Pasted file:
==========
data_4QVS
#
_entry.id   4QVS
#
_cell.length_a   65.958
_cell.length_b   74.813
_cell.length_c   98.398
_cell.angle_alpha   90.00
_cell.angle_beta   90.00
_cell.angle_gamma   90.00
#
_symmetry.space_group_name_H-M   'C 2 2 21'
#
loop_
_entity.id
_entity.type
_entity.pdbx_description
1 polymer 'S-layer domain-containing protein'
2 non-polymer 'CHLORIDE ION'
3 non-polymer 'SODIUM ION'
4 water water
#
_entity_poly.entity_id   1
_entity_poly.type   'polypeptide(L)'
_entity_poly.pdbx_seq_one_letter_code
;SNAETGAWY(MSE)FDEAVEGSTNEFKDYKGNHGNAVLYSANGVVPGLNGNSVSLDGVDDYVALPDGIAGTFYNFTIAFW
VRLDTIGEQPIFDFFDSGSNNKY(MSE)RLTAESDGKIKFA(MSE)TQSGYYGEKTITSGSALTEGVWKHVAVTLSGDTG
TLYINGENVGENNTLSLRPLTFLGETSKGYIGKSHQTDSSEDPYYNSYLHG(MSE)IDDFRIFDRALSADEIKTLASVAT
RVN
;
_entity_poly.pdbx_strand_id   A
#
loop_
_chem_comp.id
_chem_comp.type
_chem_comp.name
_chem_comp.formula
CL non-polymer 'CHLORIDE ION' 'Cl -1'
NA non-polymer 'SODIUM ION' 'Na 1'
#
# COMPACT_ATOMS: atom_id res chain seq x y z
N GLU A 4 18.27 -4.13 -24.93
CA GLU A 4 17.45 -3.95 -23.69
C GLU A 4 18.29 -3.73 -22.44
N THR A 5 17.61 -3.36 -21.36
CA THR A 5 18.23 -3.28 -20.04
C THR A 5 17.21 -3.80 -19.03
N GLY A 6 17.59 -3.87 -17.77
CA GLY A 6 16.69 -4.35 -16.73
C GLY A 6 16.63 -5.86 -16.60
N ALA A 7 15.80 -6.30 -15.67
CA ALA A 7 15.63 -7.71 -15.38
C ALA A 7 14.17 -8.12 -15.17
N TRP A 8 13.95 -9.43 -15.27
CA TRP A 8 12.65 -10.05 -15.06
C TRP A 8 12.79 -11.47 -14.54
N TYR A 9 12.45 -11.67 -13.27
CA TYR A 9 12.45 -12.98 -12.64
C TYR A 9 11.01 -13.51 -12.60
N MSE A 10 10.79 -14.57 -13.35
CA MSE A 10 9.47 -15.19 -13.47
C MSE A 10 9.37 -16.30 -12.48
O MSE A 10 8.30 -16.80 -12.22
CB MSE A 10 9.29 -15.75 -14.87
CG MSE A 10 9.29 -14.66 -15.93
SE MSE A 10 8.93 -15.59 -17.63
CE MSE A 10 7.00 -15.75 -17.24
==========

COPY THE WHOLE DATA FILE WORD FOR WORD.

data_4QVS
#
_entry.id   4QVS
#
_cell.length_a   65.958
_cell.length_b   74.813
_cell.length_c   98.398
_cell.angle_alpha   90.00
_cell.angle_beta   90.00
_cell.angle_gamma   90.00
#
_symmetry.space_group_name_H-M   'C 2 2 21'
#
loop_
_entity.id
_entity.type
_entity.pdbx_description
1 polymer 'S-layer domain-containing protein'
2 non-polymer 'CHLORIDE ION'
3 non-polymer 'SODIUM ION'
4 water water
#
_entity_poly.entity_id   1
_entity_poly.type   'polypeptide(L)'
_entity_poly.pdbx_seq_one_letter_code
;SNAETGAWY(MSE)FDEAVEGSTNEFKDYKGNHGNAVLYSANGVVPGLNGNSVSLDGVDDYVALPDGIAGTFYNFTIAFW
VRLDTIGEQPIFDFFDSGSNNKY(MSE)RLTAESDGKIKFA(MSE)TQSGYYGEKTITSGSALTEGVWKHVAVTLSGDTG
TLYINGENVGENNTLSLRPLTFLGETSKGYIGKSHQTDSSEDPYYNSYLHG(MSE)IDDFRIFDRALSADEIKTLASVAT
RVN
;
_entity_poly.pdbx_strand_id   A
#
loop_
_chem_comp.id
_chem_comp.type
_chem_comp.name
_chem_comp.formula
CL non-polymer 'CHLORIDE ION' 'Cl -1'
NA non-polymer 'SODIUM ION' 'Na 1'
#
# COMPACT_ATOMS: atom_id res chain seq x y z
N GLU A 4 18.27 -4.13 -24.93
CA GLU A 4 17.45 -3.95 -23.69
C GLU A 4 18.29 -3.73 -22.44
N THR A 5 17.61 -3.36 -21.36
CA THR A 5 18.23 -3.28 -20.04
C THR A 5 17.21 -3.80 -19.03
N GLY A 6 17.59 -3.87 -17.77
CA GLY A 6 16.69 -4.35 -16.73
C GLY A 6 16.63 -5.86 -16.60
N ALA A 7 15.80 -6.30 -15.67
CA ALA A 7 15.63 -7.71 -15.38
C ALA A 7 14.17 -8.12 -15.17
N TRP A 8 13.95 -9.43 -15.27
CA TRP A 8 12.65 -10.05 -15.06
C TRP A 8 12.79 -11.47 -14.54
N TYR A 9 12.45 -11.67 -13.27
CA TYR A 9 12.45 -12.98 -12.64
C TYR A 9 11.01 -13.51 -12.60
N MSE A 10 10.79 -14.57 -13.35
CA MSE A 10 9.47 -15.19 -13.47
C MSE A 10 9.37 -16.30 -12.48
O MSE A 10 8.30 -16.80 -12.22
CB MSE A 10 9.29 -15.75 -14.87
CG MSE A 10 9.29 -14.66 -15.93
SE MSE A 10 8.93 -15.59 -17.63
CE MSE A 10 7.00 -15.75 -17.24